Denver’s delightfully unclassifiable Achille Lauro played the Hi-Dive on Thursday with Mike Marchant, Fissure Mystic and Action Friend. Photos by Marla Keown.
I always look forward to shows at the Hi-Dive, a mainstay in the center of Denver’s hip Baker neighborhood. Combine the venue’s commitment to weekly local shows with with the alchemical prowess of Ben DeSoto’s booking and you’ve got a venue that does a stellar job of putting together lineups of highly complementary bands, sometimes stylistically, sometimes thematically and very often truly extraordinary.
Thursday night’s lineup, featuring Action Friend, Fissure Mystic, Mike Marchant, and Achille Lauro, was a fitting example. While each of the bands has its own personality and style, the overall lineup congealed along a nearly imperceptible thread of sonic similarity that emerged more and more as each band gave the stage to the next.
And that thread was not, as much as it is lauded, the highly recognizable alt-country/gothic, Bible-belt, tent-praise-a-thon “Denver sound,” but rather one of smooth, calm liquidity that ebbed and flowed inside individual sets while maintaining a constant subliminal presence throughout.
Sadly, as I got to the show, Fissure Mystic was already in the throes of their set and I had missed Action Friend (one chink in the Hi-Dive’s veneer: their website as of this writing still says “Doors at 8:00 PM, Show at 9:30 PM.” I was there before 10 PM, and the second band was already on stage, and well into their set). The band’s Sonic Youth and Dinosaur Jr.-soaked brand of grunge blared from the stage courtesy of Andy Elkins (guitar-vocals), Taylor Rice (lead guitar-backing vocals), Suzi Allegra (bass) and Fez Garcia (drums). The guitar-centered onslaught flitted easily in mid-song from sloppy power-chord thrash to intricate and melodic, atunal noodling and back to thrash again.
Elkins and Thomas seemed to share the same mind when they were powering through fast, complex chord progressions, each with skilled playing that complemented the other’s axe work in front of Garcia and Allegra’s tight rhythm section. It was during the slow caesuras that you could really see how well they’ve mastered their sloppy and melodic dual-guitar onslaught. The vocals, a secondary concern at best, were rendered nearly indistinguishable, merely a necessary noise to fulfill the integrity of their wall of sound.
Mike Marchant, from Denver’s Widowers, took over next, joined onstage by Marie Mer’Curie on backing vocals and bells and for a few songs by Crawford Phileo on vibraphone. Marchant’s reverb-drenched, spacy, slow compositions transformed the Hi-Dive into a dark, vast cave where each listener could feel a type of downcast yet comfortable solitude. His perfectly placed guitar strums were calculated to envelop the audience with just the right succession of echo, accompanied with Mer’Curie’s bells and misty backing vocals and Phileo’s light touch on the vibraphone.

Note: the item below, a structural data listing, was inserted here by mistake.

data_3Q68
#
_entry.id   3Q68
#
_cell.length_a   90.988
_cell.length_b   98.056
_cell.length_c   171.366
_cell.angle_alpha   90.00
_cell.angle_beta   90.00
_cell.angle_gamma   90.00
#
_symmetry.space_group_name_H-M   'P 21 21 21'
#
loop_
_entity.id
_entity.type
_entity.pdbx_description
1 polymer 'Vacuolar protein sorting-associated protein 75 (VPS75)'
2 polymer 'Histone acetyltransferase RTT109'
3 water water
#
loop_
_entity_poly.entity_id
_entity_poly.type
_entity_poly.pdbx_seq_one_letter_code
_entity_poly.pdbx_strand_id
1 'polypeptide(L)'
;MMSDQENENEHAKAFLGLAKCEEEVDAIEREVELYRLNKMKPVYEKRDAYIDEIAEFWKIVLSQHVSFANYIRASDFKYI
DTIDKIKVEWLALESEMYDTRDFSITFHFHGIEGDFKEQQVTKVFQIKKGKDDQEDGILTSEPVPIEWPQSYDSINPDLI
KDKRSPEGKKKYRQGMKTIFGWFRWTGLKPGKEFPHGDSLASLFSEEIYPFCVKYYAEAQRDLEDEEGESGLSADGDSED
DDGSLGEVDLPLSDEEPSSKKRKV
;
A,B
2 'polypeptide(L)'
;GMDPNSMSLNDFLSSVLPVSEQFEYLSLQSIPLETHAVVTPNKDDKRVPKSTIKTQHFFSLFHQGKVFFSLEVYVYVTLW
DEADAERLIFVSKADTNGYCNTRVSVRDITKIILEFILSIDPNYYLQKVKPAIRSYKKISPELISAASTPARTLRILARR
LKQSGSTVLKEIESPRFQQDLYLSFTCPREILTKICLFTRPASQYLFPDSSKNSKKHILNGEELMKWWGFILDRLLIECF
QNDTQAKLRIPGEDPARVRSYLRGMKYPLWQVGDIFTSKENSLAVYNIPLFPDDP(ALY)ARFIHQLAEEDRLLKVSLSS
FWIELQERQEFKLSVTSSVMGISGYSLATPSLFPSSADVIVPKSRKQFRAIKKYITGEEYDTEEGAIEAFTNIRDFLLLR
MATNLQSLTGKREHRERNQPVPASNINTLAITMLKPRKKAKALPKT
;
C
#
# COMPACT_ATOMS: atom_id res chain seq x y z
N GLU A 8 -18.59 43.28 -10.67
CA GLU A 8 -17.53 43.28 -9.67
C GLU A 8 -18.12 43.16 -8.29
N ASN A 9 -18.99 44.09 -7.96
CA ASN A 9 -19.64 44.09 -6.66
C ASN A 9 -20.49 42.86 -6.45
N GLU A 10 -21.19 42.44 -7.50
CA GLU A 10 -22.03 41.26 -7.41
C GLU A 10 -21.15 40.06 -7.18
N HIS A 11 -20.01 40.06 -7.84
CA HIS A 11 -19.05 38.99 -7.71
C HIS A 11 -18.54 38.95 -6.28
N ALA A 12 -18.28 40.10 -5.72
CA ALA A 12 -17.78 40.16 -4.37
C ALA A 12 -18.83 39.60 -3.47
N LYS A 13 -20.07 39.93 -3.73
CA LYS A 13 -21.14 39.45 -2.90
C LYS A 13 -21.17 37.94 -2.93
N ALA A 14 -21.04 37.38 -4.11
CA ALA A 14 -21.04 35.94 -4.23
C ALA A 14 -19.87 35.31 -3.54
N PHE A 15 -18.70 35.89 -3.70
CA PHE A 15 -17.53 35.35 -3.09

At this point, the thread of calm took over the show and gained complete control, the crowd swaying slowly and even singing along to songs that have become familiar over recent months in Marchant’s seemingly relentless gigging. After six or so songs, they cleared off the stage and the audience looked appropriately sedated as headliners Achille Lauro set up.
As they started their set, Achille Lauro’s Luke Mossman played the opening chords of Red Hot Chili Peppers’ “Under the Bridge” and then quickly stopped, laughingly reassuring us that they “…weren’t going to play that song, although it is a good song.” For those of us who are still new to the band, the spirit of that song served as a slight hint for what we were about to hear.
The five-piece act, quickly rising stars in Denver, features frontman Matt Close on guitars, keyboards and vocals, Ben and Luke Mossman on drums, and guitars and keyboards (respectively), Brian Joseph on guitar and trumpet and Jon Evans on bass. Their recipe for music begins with a smokey, loungecore mood, to which they add a mixture of smooth jazz and light techno. Riding beneath that are slow, looping bass lines and jazz progressions from the guitars, often drenched in echo and mixed in a way that leads the listener to succumb to a comfortable release in drowning.
Close’s vocal style is an alternately warbling and pronounced mix that shares some Stevie Wonder and a soupçon of Donald Fagen’s polished style with a hip, beat-poet undercurrent. To that it adds the powerful belting of Sublime’s Brad Nowell. His confident and often humorous delivery — both between and during songs — added to the fluid ambience of the show.
As they began their set with the coyote-howling of “Card Board Divas,” the band was joined by virtually everyone in the audience. The Hi-Dive had filled up appreciably, attesting to the growing popularity of the local band. And it’s no wonder. Their sound denies classification, but if I was forced to make one I would place them somewhere between a mashup of Portishead, Sunny Day Real Estate and a David Lynch soundtrack — especially if the acclaimed director attempted a new Bond film.
The mix makes for a memorable place where you’re awash in some sort of aquatic abandon. It inspires a feeling of being poured into an abstract expressionist painting, enveloped in swirling thick, oily color. They closed the set with the desperate and bluesy “No Brakes,” which whipped itself and the audience into an otherworldly, frenzied spiritual, and then wound down to deliver us all back to the Hi-Dive, new and refreshed.
Billy Thieme is a Denver-based writer, an old-school punk and a huge follower of Denver’s vibrant local music scene. Follow Billy’s giglist at Gigbot.
Marla Keown is a Denver freelance photographer and regular contributor to Reverb.
MORE PHOTOS: Mike Marchant